A detailed study of the Berlin example, which is the only fully preserved one, revealed that the symbols probably represent a lunisolar calendar. The object would have permitted the determination of dates or periods in both lunar and solar calendars.

Since an exact knowledge of the solar year was of special interest for the determination of religiously important events such as the summer and winter solstices, the astronomical knowledge depicted on the Golden Hats was of high value to Bronze Age society. Whether the hats themselves were indeed used for determining such dates, or whether they simply represented such knowledge, remains unknown.

The functions discovered so far would permit the counting of temporal units of up 57 months. A simple multiplication of such values would also permit the calculation of longer periods, eg. metonic cycles.

Each symbol, or each ring of a symbol, representes a single day. Apart from ornament bands incorporating differing numbers of rings there are special symbols and zones in intercalary areas, which would have had to be added to or subtracted from the periods in question.

The system of this mathematical function incorporated into the artistic ornamentation has not been fully deciphered so far, but a schematic understanding of the Berlin Golden Hat and the periods it delimits has been achieved.

In principle, starting with zone Z_i, a sum is achieved by adding a relevant contiguous number of neighbouring sections: Z_i..Z_i+n.

To reach the equivalent lunar or solar value, from this initial sum must be subtracted the sum of symbols from the intercalary zone(s) within the area counted.

The illustration depicts the solar representation on the left and the lunar one on the right. The red or blue fields in zones 5, 7, 16 and 17 are intercalary zones.

The values in the individual fields are reached by mutiplying the number of symbols per zone with the number of rings or circles incorporated in each predominant symbol. The special symbols in zone 5 are assigned the value of "38", as indicated by their number.


Zone 12 is dominated by 20 repetitions of punched symbol No. 14, a circular disc symbol surrounded by 5 concentric circles.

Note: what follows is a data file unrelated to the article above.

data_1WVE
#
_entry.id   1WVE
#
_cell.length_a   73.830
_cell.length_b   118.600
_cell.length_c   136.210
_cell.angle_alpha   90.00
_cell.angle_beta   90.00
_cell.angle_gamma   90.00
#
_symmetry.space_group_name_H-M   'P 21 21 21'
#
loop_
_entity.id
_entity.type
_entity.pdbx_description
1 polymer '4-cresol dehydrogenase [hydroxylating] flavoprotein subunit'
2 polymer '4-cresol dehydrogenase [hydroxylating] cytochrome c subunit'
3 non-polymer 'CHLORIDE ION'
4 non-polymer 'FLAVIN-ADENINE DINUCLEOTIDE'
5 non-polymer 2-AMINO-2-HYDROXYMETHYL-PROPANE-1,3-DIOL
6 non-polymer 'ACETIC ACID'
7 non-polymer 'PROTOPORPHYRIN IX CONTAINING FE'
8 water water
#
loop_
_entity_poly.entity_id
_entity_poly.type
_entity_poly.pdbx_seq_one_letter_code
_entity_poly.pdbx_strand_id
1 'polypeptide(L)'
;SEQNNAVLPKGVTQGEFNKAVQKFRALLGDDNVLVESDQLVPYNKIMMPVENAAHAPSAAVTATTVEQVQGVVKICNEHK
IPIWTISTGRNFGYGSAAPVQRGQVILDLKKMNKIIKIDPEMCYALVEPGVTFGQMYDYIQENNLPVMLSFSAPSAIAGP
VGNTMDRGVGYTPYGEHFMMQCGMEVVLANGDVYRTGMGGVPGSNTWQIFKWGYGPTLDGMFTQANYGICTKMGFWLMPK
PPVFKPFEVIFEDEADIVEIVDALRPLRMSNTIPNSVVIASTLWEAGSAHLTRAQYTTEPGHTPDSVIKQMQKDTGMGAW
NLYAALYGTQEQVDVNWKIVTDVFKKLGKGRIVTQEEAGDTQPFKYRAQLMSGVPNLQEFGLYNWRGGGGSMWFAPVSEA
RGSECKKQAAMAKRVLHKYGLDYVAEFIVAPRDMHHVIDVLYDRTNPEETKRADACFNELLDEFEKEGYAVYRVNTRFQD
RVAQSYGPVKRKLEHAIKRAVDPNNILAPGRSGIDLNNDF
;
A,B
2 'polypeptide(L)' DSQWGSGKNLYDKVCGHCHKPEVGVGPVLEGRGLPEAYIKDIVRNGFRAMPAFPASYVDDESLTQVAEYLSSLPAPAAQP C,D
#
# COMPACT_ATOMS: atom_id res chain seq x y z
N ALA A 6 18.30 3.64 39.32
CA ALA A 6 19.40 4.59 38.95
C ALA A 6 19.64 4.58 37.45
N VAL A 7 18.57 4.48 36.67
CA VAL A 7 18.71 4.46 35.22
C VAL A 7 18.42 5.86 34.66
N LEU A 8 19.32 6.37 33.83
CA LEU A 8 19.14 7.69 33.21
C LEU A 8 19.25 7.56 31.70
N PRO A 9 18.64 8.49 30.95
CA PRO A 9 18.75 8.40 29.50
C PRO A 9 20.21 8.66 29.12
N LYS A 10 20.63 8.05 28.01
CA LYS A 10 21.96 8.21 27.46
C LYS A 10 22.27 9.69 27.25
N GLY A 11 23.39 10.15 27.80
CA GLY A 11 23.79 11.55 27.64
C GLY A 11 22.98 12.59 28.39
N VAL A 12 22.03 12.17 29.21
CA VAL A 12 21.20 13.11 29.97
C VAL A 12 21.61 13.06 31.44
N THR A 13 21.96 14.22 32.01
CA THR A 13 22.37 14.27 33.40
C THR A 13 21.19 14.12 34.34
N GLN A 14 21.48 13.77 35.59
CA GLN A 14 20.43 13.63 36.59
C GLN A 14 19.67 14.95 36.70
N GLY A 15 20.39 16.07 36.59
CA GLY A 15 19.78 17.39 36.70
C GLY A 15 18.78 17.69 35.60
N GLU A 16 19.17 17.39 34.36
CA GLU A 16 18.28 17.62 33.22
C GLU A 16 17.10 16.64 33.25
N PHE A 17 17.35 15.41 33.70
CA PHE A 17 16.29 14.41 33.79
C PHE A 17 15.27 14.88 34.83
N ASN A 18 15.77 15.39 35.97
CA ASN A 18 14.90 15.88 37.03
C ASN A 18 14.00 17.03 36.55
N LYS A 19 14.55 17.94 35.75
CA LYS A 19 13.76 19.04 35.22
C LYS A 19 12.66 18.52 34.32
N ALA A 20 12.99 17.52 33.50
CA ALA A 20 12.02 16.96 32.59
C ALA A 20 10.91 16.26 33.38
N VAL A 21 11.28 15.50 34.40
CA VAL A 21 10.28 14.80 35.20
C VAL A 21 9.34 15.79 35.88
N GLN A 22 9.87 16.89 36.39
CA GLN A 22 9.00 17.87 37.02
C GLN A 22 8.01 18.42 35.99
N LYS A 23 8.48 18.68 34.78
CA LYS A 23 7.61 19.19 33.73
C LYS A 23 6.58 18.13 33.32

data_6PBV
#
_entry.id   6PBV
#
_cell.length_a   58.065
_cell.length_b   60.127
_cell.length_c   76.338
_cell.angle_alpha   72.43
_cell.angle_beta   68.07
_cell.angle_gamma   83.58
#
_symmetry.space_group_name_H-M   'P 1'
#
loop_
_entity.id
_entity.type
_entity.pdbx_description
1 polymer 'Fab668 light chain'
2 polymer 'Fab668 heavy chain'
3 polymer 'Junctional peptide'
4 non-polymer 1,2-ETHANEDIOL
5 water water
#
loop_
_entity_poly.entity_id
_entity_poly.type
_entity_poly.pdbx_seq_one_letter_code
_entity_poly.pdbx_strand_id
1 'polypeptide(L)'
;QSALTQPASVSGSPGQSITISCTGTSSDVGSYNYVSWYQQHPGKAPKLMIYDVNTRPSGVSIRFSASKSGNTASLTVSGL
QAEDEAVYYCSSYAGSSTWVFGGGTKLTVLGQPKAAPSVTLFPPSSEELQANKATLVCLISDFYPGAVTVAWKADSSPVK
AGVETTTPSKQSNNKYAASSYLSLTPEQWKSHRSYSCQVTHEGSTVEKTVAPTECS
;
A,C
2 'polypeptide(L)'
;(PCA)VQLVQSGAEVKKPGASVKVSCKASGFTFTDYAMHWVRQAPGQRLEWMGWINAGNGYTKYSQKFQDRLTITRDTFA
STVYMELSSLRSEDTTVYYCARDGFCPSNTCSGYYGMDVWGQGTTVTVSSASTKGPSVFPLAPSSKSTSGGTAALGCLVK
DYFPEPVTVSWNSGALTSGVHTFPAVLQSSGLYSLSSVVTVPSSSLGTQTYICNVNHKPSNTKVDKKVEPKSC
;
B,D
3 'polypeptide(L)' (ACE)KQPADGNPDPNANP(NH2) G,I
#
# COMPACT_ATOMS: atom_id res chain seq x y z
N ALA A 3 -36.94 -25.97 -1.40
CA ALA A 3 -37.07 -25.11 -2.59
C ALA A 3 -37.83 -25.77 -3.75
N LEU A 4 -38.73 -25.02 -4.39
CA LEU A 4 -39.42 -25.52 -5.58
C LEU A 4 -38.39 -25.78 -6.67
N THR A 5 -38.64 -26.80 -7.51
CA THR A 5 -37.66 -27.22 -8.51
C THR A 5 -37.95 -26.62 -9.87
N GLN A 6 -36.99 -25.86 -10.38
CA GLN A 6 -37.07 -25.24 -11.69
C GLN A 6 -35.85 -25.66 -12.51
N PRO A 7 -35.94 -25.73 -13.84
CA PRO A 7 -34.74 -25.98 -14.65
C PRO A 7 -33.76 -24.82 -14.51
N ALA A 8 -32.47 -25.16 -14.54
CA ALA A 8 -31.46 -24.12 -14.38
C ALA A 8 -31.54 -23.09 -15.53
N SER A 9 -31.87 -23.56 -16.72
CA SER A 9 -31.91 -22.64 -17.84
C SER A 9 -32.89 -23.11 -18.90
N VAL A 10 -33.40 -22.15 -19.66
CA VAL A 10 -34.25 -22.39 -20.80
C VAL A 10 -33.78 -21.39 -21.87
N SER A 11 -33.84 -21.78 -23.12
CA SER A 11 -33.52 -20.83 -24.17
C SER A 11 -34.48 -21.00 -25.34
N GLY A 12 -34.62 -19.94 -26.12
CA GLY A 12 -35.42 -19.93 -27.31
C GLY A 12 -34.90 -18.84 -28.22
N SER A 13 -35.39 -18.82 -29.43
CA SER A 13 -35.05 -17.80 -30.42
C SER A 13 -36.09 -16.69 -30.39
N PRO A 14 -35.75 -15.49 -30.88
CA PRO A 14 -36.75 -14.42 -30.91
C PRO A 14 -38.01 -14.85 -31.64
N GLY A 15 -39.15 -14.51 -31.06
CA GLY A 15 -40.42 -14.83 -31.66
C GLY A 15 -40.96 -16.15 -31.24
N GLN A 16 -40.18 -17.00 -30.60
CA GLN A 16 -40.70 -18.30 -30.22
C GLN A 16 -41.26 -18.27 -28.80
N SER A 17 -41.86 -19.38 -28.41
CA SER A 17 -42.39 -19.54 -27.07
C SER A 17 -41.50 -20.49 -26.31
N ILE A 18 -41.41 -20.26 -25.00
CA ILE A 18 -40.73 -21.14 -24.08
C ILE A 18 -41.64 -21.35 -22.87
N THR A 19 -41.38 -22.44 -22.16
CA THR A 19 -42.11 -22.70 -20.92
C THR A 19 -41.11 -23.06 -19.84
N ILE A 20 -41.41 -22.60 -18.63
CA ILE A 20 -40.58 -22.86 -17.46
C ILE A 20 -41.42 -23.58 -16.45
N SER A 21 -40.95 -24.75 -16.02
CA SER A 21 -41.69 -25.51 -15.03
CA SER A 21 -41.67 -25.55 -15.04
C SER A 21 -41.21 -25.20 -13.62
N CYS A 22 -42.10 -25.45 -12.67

Thus, the symbol has the value of 20 x 5 = 100.
The smaller ring symbols placed between the larger repetitions of No. 14 are considered as mere ornaments and thus not counted.

Through this system, the Hats can be used to calculate a lunisolar calendrical system, i.e. a direct reading in either lunar or solar dates, as well as the conversion between them.

The table can be used in the same way as the original Golden Hats. To determine the number of days in a specific time period (yellow fields), the values of the coloured fields above are added, reaching an intermediate sum. If any of the red intercalary zones are included, their sum has to be subtracted. This allows the calculation of 12, 24, 36, 48, 54 and 57 synodic months in the lunar system and of 12, 18, 24, 36, 48, 54 and 57 sun months (ie. twelfths of a tropical year).


To determine a 54 month cycle in the lunar system, the numerical values of the green or blue zones 3 to 21 are added, reaching a sum of 1,739 days. From this, the values of the red intercalary fields 5, 16 and 17 are subtracted, The result is 1739-142=1597 days, exactly 54 synodic months of 29.5305 days each.

The overall discrepancy of 2 days to the astronomically accurate value is probably the result of a slight imprecision in the Bronze Age observation of synodic and solar month.

The gold hats were first brought together for comparison and set in the broader context of the culture of Bronze Age Europe in a 1999 exhibition in Bonn, Gods and heroes of the Bronze Age: Europe in the time of Odysseus.

Normally they reside in separate museums, at Berlin (Museum für Vor- und Frühgeschichte), Speyer (Historisches Museum der Pfalz, the Schifferstadt specimen), Nuremberg (Germanisches Nationalmuseum, the Ezelsdorf one), and Saint-Germain-en-Laye (Musée d'Archéologie Nationale).